openfire-4.3.2-1.noarch.rpm   2508
           openfire-4.3.2-1.x86_64.rpm   9869
                openfire_4.3.2_all.deb  18521
                    openfire_4_3_2.dmg   2406
                    openfire_4_3_2.exe   9492
                 openfire_4_3_2.tar.gz   6861
         openfire_4_3_2_bundledJRE.exe   4158
     openfire_4_3_2_bundledJRE_x64.exe  19909
                openfire_4_3_2_x64.exe  24528
             openfire_src_4_3_2.tar.gz    319

With the release, our Github master branch now reflects a future potential release version of Openfire 4.5.0 and we have also created a 4.4 branch signifying our intention to produce a 4.4.x series of bug fixes. We presently do not have plans of making a 4.3.3 release from the 4.3 branch.

Massive thanks for this release go to @gdt and @guus. They both did lots of great work knocking out some nagging issues and improving the already great administration console. It was also encouraging to see a number of first time contributors submitting pull requests with fixes and new features.

We certainly would encourage folks to test out the new release and report issues in the community forums. Please also free free to stop by our group chat and tell us now the new release is going. We are always looking for people interested in helping out with development, documentation, and testing.

Thank you for your support and usage of Openfire!

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by @akrherz daryl herzmann at June 29, 2019 02:51

June 28, 2019

The XMPP Standards Foundation

The XMPP Newsletter, 28 June 2019

Welcome to a bumper edition of the the XMPP newsletter, containing news from the last two months.

If you have an article, tutorial or blog post you'd like us to include in the newsletter, please submit it on the XMPP wiki.


Mickaël Rémond from ProcessOne has written about how the Nintendo Switch uses ejabberd for push notifications. He explains why XMPP was chosen as protocol, why ejabberd was chosen as the server and the performance tuning they had to do so that the Nintendo Switch push service can now handle 10 million simultaneous connections and 2 billion messages per day.

Recently a German politician, Katarina Barley of the Social Democrats, tweeted that she'd like to see regulation in the instant messaging space where messengers are forced to interoperate similarly to wireless carriers. Many people responded to her tweet, saying that this is impossible or undesirable. Daniel Gultsch, author of the Conversations and Quicksy Android clients, has written a thoughtful post on why he thinks regulation is indeed necessary to create interoperability between instant messengers.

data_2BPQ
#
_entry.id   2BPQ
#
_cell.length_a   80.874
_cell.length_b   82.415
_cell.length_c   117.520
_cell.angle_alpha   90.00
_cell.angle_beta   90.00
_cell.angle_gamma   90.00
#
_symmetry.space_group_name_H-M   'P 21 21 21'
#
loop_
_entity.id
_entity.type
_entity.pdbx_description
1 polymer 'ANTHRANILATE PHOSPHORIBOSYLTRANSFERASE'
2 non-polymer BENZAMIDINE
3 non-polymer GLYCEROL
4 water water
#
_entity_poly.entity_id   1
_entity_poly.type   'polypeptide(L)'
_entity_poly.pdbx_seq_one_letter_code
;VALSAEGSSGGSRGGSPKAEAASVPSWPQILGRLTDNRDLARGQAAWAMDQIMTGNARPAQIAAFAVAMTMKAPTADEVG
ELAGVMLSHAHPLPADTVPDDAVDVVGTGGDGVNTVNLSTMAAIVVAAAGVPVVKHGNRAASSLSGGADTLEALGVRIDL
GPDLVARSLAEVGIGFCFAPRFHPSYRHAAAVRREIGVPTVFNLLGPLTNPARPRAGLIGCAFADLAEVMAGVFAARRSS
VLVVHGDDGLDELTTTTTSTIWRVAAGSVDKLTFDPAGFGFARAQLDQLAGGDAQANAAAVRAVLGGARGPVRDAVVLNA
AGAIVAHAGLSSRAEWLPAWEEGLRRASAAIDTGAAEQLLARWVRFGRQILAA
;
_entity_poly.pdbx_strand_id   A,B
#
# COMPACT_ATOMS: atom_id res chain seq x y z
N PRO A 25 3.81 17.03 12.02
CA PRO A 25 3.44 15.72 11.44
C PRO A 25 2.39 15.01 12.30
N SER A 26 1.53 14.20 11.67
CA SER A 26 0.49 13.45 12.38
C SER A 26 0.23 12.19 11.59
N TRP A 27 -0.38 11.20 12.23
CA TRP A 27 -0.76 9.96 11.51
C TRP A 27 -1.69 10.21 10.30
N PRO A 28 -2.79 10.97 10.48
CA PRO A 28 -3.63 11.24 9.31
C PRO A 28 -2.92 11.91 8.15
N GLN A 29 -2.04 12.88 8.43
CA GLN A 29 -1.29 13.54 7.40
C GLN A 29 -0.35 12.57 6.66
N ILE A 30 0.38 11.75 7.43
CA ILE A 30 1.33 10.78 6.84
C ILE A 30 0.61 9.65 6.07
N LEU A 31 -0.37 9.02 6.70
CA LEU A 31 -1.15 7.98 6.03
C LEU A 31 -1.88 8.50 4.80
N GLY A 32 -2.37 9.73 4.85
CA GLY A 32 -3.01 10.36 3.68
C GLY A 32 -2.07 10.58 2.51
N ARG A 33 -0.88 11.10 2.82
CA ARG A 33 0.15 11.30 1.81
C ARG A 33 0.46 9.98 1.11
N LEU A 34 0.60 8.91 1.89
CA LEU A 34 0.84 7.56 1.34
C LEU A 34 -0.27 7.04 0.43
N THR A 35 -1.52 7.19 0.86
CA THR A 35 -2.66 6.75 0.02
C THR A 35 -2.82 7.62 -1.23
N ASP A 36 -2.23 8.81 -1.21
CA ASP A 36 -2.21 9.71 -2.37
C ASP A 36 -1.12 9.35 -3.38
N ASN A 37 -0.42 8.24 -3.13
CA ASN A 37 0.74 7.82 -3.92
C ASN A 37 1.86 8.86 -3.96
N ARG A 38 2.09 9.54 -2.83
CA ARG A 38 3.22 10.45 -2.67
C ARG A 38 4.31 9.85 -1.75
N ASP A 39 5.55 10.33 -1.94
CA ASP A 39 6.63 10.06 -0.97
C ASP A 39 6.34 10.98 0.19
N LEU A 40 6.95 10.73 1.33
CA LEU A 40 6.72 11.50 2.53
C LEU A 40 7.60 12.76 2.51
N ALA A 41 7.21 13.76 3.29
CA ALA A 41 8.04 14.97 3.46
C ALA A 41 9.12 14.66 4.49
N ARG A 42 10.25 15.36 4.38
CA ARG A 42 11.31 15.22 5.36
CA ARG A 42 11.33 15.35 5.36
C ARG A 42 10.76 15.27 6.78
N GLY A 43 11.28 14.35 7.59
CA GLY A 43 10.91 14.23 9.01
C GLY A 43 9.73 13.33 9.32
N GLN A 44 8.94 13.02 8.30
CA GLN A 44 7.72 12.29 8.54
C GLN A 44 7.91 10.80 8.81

Peter Saint-Andre wrote a short post on being invited to become co-author of RFC 8600 XMPP Grid.

Kaidan, an XMPP client, has joined KDE.

Movim is the the first XMPP-based app that has added emoji reactions to messages, in both one-on-one conversations and groupchats, by making use of XEP-0367: Message Attaching. You can now support the project on Patreon.

Heather Ellsworth from Purism has written a progress note for the Librem 5. A notable messaging-related change is that the Lurch OMEMO plugin, used in Librem's Chatty messenger, has received a lot of updates recently.

Goffi is keeping us informed about his progress on Salut à Toi by writing weekly progress notes. Recently he published notes for weeks 24, 25 and 26.

Kiran Jasvanee has written an introductory piece on XMPP, explaining protocol features such as Jabber IDs, extensibility and streams.

Mickaël Rémond wrote down some thoughts on code style in library design focusing on designing an API for the Fluux XMPP library.

Anurodh Pokharel (aka Anu) has written about a first experimental Mac Build of Monal using Catalyst.

Arnaud Joset has written guides to using sat-pubsub, the PubSub component from the Salut à Toit project, and JP, a powerful command line interface for Salut à Toit.


Openfire developer Guus der Kinderen has written a summary of the recent XMPP Sprint in The Hague. Much of the work revolved around better support for push notifications. Multiple clients and servers were represented and being worked on.